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Acquiring Antoine Vermette an ideal move for Blackhawks

The price was steep, but if Stan Bowman's move for Antoine Vermette pans out as well as it could, nobody will seem to mind.

Mark J. Rebilas-USA TODAY Sports

In a trade market that wasn't exactly loaded with premium options, Stan Bowman has done a magnificent job for the Chicago Blackhawks. He went out and shored up the blue line on Friday, in adding Kimmo Timonen, before landing what was likely the best forward being shopped on the market in Antoine Vermette on Saturday evening.

The price was a bit more steep than it was for Timonen, as the Blackhawks had to surrender a first round pick in this year's draft, leaving them without a pick in each of the first two rounds, and defensive prospect Klas Dahlbeck. If this move works out in the way that Bowman and the Hawks hope, however, the price is a small one to pay given what Vermette can bring to this club.

While the Blackhawks were never going to be able to replace Patrick Kane, a move for a player like Vermette certainly does a lot of good things for them that can help them to at least survive until he comes back.

Vermette has been a key piece of the Coyotes in the last few seasons, and was a catalyst for them a few years ago when they ran all the way to the Western Conference Finals. His numbers have certainly declined in the last couple of seasons, but when you consider the team he was playing for, especially this year, that's certainly understandable to an extent.

For the Coyotes, Vermette led all forwards in ice time, was a primary center on the power play, and a key penalty killer. He was also trotted out against top competition. He isn't going to have to do that with the Hawks, but he's definitely going to see some time on the PK, and could find himself in the power play mix a bit as well. In bringing in Vermette, there are a couple of real bonuses.

For one, you get a top faceoff guy. At the time of the trade, Vermette was at 58 percent at the dot, just a touch behind Jonathan Toews on the league leaderboard. You now have a center group that includes Toews, Vermette, Brad Richards, and Marcus Kruger. Four true centers, and three of the four (Toews, Vermette, Kruger) are going to win a helluva lot more draws than they'll lose.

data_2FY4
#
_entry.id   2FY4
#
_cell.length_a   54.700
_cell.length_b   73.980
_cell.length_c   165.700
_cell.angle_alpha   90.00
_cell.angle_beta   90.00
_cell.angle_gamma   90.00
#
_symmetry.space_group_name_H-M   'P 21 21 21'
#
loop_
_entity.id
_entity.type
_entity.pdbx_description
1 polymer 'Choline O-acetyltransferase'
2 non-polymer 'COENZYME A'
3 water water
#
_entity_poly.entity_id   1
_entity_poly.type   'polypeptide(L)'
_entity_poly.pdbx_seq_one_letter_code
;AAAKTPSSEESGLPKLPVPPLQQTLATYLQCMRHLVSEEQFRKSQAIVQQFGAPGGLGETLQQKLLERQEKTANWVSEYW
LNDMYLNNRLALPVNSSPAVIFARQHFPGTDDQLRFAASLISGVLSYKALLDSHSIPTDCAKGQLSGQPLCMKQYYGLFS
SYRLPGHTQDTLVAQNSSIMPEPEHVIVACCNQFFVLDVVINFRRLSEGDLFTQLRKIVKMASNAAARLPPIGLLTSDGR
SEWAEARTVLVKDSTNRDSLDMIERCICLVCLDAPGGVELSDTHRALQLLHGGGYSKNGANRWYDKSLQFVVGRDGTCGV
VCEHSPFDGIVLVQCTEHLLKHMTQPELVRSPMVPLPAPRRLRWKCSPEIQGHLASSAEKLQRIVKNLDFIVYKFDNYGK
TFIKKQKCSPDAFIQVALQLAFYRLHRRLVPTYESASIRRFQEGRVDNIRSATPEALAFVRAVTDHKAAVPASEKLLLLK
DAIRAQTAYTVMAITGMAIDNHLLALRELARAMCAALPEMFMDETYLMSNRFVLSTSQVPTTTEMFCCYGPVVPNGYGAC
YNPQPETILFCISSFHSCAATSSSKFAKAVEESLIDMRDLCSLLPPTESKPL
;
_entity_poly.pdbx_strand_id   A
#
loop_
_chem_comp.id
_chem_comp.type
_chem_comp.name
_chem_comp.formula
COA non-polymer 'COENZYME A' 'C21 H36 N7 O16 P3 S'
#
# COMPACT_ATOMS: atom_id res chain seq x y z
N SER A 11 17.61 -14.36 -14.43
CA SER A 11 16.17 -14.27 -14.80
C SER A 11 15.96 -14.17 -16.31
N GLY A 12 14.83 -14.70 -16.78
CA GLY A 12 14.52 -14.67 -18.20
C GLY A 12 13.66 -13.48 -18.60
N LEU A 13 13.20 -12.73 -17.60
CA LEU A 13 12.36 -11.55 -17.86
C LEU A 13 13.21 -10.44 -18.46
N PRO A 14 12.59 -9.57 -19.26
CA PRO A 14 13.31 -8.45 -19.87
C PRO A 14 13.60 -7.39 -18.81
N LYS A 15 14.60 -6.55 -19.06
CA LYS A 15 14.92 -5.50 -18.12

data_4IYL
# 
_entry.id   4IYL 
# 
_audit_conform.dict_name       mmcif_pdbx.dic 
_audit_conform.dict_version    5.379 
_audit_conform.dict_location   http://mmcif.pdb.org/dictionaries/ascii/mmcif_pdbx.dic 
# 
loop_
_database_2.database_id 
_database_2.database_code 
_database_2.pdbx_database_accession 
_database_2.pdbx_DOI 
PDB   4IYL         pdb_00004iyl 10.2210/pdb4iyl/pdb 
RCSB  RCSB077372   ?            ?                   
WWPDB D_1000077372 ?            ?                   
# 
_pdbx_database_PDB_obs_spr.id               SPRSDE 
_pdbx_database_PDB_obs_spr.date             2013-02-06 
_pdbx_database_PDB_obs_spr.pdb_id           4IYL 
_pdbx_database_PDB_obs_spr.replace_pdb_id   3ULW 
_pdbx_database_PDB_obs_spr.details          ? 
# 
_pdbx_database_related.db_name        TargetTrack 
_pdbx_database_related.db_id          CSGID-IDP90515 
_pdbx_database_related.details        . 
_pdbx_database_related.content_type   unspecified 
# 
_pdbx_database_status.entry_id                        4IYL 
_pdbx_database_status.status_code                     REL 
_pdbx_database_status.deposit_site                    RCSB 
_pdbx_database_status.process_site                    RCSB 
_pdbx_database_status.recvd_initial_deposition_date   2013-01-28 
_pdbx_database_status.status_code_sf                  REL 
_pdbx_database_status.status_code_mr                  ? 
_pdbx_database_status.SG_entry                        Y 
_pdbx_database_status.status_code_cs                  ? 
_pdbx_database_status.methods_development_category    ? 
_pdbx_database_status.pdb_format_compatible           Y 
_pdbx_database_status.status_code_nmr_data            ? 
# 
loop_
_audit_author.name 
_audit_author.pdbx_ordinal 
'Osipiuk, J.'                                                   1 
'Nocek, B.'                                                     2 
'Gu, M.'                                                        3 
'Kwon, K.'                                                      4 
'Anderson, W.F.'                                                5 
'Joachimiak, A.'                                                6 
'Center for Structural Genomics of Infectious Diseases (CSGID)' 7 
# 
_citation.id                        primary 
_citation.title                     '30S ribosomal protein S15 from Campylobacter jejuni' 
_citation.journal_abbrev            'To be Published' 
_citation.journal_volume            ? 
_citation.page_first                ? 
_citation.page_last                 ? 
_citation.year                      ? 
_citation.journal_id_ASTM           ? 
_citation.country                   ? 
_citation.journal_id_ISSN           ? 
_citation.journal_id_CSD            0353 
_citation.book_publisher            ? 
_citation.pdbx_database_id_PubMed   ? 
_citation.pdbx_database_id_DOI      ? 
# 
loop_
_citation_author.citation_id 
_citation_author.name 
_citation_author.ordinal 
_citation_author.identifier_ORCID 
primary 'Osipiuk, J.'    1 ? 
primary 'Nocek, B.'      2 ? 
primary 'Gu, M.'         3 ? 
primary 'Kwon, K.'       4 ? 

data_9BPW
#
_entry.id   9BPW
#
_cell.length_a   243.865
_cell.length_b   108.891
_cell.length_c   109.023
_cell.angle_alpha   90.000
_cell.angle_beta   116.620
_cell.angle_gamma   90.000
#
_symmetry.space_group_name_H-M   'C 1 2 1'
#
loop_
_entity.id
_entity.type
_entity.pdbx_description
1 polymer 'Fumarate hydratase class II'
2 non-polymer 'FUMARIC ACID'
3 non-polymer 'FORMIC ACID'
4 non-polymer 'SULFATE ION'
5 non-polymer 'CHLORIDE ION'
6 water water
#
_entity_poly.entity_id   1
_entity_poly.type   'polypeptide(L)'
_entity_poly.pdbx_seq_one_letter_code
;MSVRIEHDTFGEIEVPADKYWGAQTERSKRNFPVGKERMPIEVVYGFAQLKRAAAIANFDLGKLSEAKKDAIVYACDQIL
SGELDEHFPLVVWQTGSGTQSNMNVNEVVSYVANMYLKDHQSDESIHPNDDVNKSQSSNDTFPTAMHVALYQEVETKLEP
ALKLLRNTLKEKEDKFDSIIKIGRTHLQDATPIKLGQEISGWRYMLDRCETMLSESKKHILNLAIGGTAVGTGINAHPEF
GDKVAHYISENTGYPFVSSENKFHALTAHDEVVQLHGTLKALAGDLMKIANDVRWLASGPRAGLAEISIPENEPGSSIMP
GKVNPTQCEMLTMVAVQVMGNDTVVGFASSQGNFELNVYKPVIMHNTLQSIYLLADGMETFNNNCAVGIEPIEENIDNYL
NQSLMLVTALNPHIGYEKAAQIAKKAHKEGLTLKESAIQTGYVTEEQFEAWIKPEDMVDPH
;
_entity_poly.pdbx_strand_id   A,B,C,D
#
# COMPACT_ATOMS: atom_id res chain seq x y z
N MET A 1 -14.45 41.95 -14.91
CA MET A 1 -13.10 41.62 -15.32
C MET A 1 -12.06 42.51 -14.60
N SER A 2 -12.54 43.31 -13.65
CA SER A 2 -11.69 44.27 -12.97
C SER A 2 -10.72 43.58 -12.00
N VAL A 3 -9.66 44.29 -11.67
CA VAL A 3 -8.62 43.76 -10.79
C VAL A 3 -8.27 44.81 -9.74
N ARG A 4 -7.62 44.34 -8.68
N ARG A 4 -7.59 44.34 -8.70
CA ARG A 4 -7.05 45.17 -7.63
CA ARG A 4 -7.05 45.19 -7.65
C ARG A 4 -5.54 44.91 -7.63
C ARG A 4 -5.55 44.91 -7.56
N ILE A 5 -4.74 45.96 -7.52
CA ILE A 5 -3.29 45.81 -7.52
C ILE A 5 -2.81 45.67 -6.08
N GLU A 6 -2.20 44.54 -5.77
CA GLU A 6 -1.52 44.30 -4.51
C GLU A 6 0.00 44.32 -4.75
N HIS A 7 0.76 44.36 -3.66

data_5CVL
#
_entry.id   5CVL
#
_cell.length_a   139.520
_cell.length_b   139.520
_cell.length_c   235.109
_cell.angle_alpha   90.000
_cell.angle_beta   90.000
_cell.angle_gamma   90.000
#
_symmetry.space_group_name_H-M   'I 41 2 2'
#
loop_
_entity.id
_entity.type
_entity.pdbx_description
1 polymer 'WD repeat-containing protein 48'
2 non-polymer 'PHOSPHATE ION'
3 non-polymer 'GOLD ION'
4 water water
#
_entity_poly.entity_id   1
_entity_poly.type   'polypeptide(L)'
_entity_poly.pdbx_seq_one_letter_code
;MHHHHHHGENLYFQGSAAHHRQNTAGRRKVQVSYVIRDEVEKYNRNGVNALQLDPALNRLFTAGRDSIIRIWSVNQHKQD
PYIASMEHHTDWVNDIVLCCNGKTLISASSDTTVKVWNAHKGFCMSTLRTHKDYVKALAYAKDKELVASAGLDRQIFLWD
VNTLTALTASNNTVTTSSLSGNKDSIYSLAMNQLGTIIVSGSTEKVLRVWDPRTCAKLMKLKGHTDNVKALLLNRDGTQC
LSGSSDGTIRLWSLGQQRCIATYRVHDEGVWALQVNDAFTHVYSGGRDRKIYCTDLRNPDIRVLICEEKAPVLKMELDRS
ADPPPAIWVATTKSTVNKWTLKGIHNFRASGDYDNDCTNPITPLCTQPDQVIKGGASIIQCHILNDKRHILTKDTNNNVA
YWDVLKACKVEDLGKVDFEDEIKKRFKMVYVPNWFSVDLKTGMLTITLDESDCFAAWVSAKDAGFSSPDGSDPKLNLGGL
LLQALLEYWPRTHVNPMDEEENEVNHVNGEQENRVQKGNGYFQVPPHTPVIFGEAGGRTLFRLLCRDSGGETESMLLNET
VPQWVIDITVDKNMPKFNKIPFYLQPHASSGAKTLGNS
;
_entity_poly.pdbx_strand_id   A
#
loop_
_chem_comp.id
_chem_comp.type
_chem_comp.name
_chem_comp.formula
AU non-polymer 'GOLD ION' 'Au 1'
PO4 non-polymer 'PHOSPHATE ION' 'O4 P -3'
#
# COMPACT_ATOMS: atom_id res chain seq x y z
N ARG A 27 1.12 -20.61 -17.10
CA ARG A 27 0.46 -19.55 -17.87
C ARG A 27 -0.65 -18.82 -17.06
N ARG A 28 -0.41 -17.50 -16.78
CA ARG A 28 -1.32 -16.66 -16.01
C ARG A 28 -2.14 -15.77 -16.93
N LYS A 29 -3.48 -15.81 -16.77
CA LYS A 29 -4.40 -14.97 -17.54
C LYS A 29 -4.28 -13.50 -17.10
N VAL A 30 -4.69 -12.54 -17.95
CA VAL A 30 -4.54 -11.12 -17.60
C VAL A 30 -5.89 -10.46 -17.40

Left off of that list of centers is Andrew Shaw. There's your other bonus. Andrew Shaw now gets booted to the wing, likely on the third line. Perhaps we see an improvement in his performance now that he's not being asked to do things that he isn't necessarily capable of.

In terms of the price, it was a steep one. Dahlbeck could've been a nice second pairing guy next year, and you hate to surrender a first. At the same time, the Hawks are going to recoup draft picks, and probably more, when they move players this summer to get back under the salary cap. Dahlbeck, while a nice prospect, doesn't deplete the farm too much, as there are still defensive prospects to like down in Rockford and beyond to be excited about. If there are reasons to dislike the trade, the return probably isn't one of them.

Who knows, maybe the Hawks do enough moving around of salaries to keep a guy like Vermette around for a year or two, though you'd have to figure if he makes it to the open market then there will be a few teams vying for his services, and likely ending that dream. Nonetheless, he's the ideal move for the Blackhawks right now and, in conjunction with the acquisition of Timonen, makes this team a lot better than it was early on Friday.

You have to give credit to Stan Bowman here. He recognized that his team had a couple of glaring holes and filled them in the best possible way. He didn't surrender any roster players or get rid of anything that he can't recoup in deals this summer. The Hawks now have a true center who can contribute in all phases, as well as a faceoff wizard, to supplant Andrew Shaw and give them a solid lineup down the middle. Timonen shores up the blue line a great deal.

A few days ago, we may not have thought we'd see Patrick Kane again this season. This team as it stands right now is capable of getting through a round or two of the postseason, and fending off enough teams to clear the way for Kane to come back, assuming he can get back before the 12 weeks (I am of the opinion that he will). Good on ya, Stan. Now, let's see if it leads to a more consistent product in on-ice performance.

Randy Holt is a staff writer for Second City Hockey. You can follow him on Twitter @RandallPnkFloyd.